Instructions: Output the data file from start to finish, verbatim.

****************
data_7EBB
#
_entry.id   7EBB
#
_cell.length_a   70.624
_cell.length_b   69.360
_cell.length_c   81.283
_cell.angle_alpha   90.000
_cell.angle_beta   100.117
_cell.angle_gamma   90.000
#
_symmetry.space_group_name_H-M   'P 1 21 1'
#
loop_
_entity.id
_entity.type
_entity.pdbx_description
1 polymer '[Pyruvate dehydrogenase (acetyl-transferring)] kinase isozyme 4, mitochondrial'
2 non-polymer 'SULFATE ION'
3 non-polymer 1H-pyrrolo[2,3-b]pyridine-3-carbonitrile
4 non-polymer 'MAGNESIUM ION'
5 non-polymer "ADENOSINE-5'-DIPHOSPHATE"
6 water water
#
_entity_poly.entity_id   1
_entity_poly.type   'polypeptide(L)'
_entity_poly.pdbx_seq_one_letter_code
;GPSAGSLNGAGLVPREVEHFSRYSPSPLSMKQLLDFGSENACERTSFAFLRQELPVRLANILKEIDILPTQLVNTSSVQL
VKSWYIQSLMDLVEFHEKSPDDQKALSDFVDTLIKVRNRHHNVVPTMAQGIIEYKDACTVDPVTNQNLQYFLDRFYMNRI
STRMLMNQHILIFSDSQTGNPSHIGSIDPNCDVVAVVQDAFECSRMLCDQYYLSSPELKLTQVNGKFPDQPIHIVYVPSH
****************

data_7EBB
#
_entry.id   7EBB
#
_cell.length_a   70.624
_cell.length_b   69.360
_cell.length_c   81.283
_cell.angle_alpha   90.000
_cell.angle_beta   100.117
_cell.angle_gamma   90.000
#
_symmetry.space_group_name_H-M   'P 1 21 1'
#
loop_
_entity.id
_entity.type
_entity.pdbx_description
1 polymer '[Pyruvate dehydrogenase (acetyl-transferring)] kinase isozyme 4, mitochondrial'
2 non-polymer 'SULFATE ION'
3 non-polymer 1H-pyrrolo[2,3-b]pyridine-3-carbonitrile
4 non-polymer 'MAGNESIUM ION'
5 non-polymer "ADENOSINE-5'-DIPHOSPHATE"
6 water water
#
_entity_poly.entity_id   1
_entity_poly.type   'polypeptide(L)'
_entity_poly.pdbx_seq_one_letter_code
;GPSAGSLNGAGLVPREVEHFSRYSPSPLSMKQLLDFGSENACERTSFAFLRQELPVRLANILKEIDILPTQLVNTSSVQL
VKSWYIQSLMDLVEFHEKSPDDQKALSDFVDTLIKVRNRHHNVVPTMAQGIIEYKDACTVDPVTNQNLQYFLDRFYMNRI
STRMLMNQHILIFSDSQTGNPSHIGSIDPNCDVVAVVQDAFECSRMLCDQYYLSSPELKLTQVNGKFPDQPIHIVYVPSH